Peter Toon on two controversial bishops.
I write as one who lived and worked in the USA from 1991–2001 and was a priest canonically resident in the Diocese of Quincy. My purpose is to explain with reference to two specific cases how the dominance of the divorce culture in conservative Evangelical and Anglo-catholic circles critically affects in a negative way the evaluation by their leaders of what is right and wrong in sexual relations.
Truths – Home and Abroad
It is true to say that the three major monotheistic religions – Judaism, Christianity and Islam – teach that homosexual relations are not merely wrong but are sins against the righteous and holy God.
It is also true to say that divorce and divorce with later remarriage are permitted but not encouraged by Judaism, Islam (at least in the West) and by Christianity. Further, in most branches of Christianity remarriage after divorce is actively discouraged and in some cases even forbidden. In Orthodoxy a priest may marry only once, even if his wife dies and he is a widower.
Further, it is true to say that in modern western society divorce and divorce and remarriage are very common and are acceptable in all strata of society. Also in modern western society it is true to say that a majority think that certain rights for homosexual persons should be recognized. Nevertheless there is a sizeable minority in the USA which, though it thinks of divorce with remarriage as acceptable in most circumstances, also thinks of active homosexuality as an offence that far surpasses those of adultery and fornication. And this is well represented in the American Anglican Council.
The Righter Trial
Not very long ago, the ECUSA had the trial of retired Bishop Righter on the charge that he had ordained an openly gay man. My wife and I attended the trial and sat next to this Bishop’s third wife! The ten ‘orthodox’ bishops who brought the charges that led to this trial seemed not to be aware that this bishop’s major fault against God and canon law was the fact that he had three wives alive and was living with the third, after two divorces. In their eyes and that of their constituency (where the divorce culture is firmly in place) his great sin was to have ordained a ‘gay’ man and his own sexual situation was irrelevant. Lawyers at this trial who were defending Righter said publicly, and to me personally, that they could not understand why divorce with remarriage was acceptable to these bishops (most of whom are now in the American Anglican Council) if the teaching of Jesus and the Bible is to be taken literally. For, they noted, active homosexuality was condemned by these bishops on the basis of the use of biblical texts, literally understood.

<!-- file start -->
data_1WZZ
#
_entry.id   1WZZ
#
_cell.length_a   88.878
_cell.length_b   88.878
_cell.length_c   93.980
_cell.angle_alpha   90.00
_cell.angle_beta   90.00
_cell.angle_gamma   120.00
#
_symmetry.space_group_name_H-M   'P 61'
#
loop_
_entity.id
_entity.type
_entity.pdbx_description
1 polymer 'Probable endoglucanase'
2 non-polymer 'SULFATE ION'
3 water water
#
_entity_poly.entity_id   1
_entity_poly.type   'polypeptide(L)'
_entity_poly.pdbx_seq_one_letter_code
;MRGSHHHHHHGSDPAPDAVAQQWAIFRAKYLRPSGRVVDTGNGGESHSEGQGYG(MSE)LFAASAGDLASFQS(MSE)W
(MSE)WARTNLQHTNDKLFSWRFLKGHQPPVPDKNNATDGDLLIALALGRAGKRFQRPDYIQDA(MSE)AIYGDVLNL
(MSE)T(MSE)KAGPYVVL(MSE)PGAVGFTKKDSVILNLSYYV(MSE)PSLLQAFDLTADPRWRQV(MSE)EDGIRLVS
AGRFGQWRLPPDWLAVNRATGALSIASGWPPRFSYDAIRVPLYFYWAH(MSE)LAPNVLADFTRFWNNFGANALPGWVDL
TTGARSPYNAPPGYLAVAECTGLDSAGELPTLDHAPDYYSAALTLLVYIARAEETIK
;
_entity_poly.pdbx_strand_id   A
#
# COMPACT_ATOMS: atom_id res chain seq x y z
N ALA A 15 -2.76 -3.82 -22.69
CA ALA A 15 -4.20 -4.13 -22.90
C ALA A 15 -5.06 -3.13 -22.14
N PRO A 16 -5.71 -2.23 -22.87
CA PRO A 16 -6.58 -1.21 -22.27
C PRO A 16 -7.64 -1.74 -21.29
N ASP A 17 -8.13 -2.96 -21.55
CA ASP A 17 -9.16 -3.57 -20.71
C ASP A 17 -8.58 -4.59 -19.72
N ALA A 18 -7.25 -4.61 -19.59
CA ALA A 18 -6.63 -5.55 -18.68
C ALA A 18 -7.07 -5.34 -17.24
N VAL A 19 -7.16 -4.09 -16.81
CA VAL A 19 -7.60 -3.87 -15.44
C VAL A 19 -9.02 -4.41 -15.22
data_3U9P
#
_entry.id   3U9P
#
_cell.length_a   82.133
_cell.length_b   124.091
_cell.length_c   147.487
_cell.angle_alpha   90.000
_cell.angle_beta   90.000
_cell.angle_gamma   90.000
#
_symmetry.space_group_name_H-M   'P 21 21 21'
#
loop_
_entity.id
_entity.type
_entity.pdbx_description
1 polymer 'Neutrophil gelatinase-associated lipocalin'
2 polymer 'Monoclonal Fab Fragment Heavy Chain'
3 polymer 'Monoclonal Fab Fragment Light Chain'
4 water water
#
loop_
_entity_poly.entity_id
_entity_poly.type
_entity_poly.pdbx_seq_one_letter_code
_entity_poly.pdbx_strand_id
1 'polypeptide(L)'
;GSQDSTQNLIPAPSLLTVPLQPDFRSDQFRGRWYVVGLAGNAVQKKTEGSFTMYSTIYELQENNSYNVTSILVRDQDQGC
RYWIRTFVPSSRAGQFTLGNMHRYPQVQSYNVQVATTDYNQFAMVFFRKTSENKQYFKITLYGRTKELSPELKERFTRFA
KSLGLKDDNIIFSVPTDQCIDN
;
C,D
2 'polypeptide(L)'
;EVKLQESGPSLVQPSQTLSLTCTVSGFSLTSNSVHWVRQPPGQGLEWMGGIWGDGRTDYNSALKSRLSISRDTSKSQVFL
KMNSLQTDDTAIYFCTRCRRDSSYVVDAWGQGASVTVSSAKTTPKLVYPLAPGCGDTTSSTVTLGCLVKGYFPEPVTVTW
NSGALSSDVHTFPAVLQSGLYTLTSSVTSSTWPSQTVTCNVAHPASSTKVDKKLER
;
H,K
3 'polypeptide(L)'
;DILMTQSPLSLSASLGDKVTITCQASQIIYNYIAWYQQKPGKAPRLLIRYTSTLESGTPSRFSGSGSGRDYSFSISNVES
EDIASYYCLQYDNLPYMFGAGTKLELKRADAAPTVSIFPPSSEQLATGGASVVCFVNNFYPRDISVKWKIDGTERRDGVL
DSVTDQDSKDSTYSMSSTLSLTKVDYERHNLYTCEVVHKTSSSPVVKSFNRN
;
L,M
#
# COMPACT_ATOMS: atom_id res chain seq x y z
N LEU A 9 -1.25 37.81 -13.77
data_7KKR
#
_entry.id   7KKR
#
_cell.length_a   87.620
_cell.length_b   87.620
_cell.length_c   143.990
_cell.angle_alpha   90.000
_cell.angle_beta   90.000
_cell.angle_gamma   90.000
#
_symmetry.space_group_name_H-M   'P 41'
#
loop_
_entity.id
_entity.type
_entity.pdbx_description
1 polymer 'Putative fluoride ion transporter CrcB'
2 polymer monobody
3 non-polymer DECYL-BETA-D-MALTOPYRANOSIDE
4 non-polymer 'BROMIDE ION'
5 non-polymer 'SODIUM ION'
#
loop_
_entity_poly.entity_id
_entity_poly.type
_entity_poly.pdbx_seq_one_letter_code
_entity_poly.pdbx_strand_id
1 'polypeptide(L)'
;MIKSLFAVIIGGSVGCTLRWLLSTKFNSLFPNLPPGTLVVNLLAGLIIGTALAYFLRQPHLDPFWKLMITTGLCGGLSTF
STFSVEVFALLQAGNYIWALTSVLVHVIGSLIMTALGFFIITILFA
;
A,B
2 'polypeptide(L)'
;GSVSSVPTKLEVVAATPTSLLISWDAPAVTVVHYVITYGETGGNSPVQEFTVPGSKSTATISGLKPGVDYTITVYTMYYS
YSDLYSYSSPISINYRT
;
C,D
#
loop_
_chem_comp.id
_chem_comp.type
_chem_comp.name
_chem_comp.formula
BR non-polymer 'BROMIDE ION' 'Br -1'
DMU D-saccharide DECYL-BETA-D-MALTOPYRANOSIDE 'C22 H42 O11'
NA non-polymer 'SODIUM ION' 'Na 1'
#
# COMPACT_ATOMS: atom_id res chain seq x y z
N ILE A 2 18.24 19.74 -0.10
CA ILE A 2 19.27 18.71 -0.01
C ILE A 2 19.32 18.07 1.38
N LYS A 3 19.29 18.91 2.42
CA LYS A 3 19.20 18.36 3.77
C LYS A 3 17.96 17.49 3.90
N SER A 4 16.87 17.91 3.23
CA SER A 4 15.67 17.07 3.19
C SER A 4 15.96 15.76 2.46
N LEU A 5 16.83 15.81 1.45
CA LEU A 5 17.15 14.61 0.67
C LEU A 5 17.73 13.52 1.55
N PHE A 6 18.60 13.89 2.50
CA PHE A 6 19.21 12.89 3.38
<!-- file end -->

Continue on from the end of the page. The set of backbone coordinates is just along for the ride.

What these ‘orthodox’ bishops also did not seem to appreciate is that it is the very fact of the divorce culture, accepted within conservative and liberal circles alike, that has provided much of the basis for the demands and successes of the LesBiGay lobby. That is, if one heterosexual group has rights to self-fulfilment and self-realization according to their ‘orientation’ why not also another group – ‘gays’!
And also with you
Today, when the case of (Bishop) Gene Robinson is raised, conservative elements in church and society see only as relevant the fact that he is a homosexual and living in a ‘gay’ relationship with a male partner. This is alone what stands out. And this alone seems to have been what the American Anglican Council and a majority of the Primates have focused upon in recent months.